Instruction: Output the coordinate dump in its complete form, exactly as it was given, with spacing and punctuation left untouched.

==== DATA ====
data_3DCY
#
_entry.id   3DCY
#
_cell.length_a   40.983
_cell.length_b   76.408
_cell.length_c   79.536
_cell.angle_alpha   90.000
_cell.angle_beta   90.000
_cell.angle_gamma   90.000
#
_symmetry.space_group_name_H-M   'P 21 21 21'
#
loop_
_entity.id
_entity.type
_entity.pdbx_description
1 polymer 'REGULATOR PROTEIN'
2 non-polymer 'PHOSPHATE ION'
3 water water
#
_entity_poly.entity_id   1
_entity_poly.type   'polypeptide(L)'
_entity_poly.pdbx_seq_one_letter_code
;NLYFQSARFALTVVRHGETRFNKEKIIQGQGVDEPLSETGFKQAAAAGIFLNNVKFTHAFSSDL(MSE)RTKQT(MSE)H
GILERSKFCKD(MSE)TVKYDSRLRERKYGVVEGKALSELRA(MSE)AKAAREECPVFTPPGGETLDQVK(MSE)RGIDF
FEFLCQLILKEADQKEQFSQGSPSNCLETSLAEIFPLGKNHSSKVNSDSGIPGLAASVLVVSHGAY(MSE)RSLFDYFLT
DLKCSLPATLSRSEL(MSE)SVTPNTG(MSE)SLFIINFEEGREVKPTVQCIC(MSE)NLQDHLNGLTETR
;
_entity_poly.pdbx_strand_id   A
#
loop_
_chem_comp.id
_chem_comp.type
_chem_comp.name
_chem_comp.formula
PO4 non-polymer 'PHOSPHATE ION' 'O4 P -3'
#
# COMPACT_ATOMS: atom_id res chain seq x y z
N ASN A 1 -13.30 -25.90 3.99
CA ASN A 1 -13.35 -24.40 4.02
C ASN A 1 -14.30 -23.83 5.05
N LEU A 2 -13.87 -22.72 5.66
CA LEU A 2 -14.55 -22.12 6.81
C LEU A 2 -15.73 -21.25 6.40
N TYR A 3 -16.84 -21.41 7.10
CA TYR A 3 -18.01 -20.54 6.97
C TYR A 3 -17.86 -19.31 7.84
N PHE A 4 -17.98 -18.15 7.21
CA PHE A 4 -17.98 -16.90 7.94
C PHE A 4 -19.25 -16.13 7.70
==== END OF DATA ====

data_3DCY
#
_entry.id   3DCY
#
_cell.length_a   40.983
_cell.length_b   76.408
_cell.length_c   79.536
_cell.angle_alpha   90.000
_cell.angle_beta   90.000
_cell.angle_gamma   90.000
#
_symmetry.space_group_name_H-M   'P 21 21 21'
#
loop_
_entity.id
_entity.type
_entity.pdbx_description
1 polymer 'REGULATOR PROTEIN'
2 non-polymer 'PHOSPHATE ION'
3 water water
#
_entity_poly.entity_id   1
_entity_poly.type   'polypeptide(L)'
_entity_poly.pdbx_seq_one_letter_code
;NLYFQSARFALTVVRHGETRFNKEKIIQGQGVDEPLSETGFKQAAAAGIFLNNVKFTHAFSSDL(MSE)RTKQT(MSE)H
GILERSKFCKD(MSE)TVKYDSRLRERKYGVVEGKALSELRA(MSE)AKAAREECPVFTPPGGETLDQVK(MSE)RGIDF
FEFLCQLILKEADQKEQFSQGSPSNCLETSLAEIFPLGKNHSSKVNSDSGIPGLAASVLVVSHGAY(MSE)RSLFDYFLT
DLKCSLPATLSRSEL(MSE)SVTPNTG(MSE)SLFIINFEEGREVKPTVQCIC(MSE)NLQDHLNGLTETR
;
_entity_poly.pdbx_strand_id   A
#
loop_
_chem_comp.id
_chem_comp.type
_chem_comp.name
_chem_comp.formula
PO4 non-polymer 'PHOSPHATE ION' 'O4 P -3'
#
# COMPACT_ATOMS: atom_id res chain seq x y z
N ASN A 1 -13.30 -25.90 3.99
CA ASN A 1 -13.35 -24.40 4.02
C ASN A 1 -14.30 -23.83 5.05
N LEU A 2 -13.87 -22.72 5.66
CA LEU A 2 -14.55 -22.12 6.81
C LEU A 2 -15.73 -21.25 6.40
N TYR A 3 -16.84 -21.41 7.10
CA TYR A 3 -18.01 -20.54 6.97
C TYR A 3 -17.86 -19.31 7.84
N PHE A 4 -17.98 -18.15 7.21
CA PHE A 4 -17.98 -16.90 7.94
C PHE A 4 -19.25 -16.13 7.70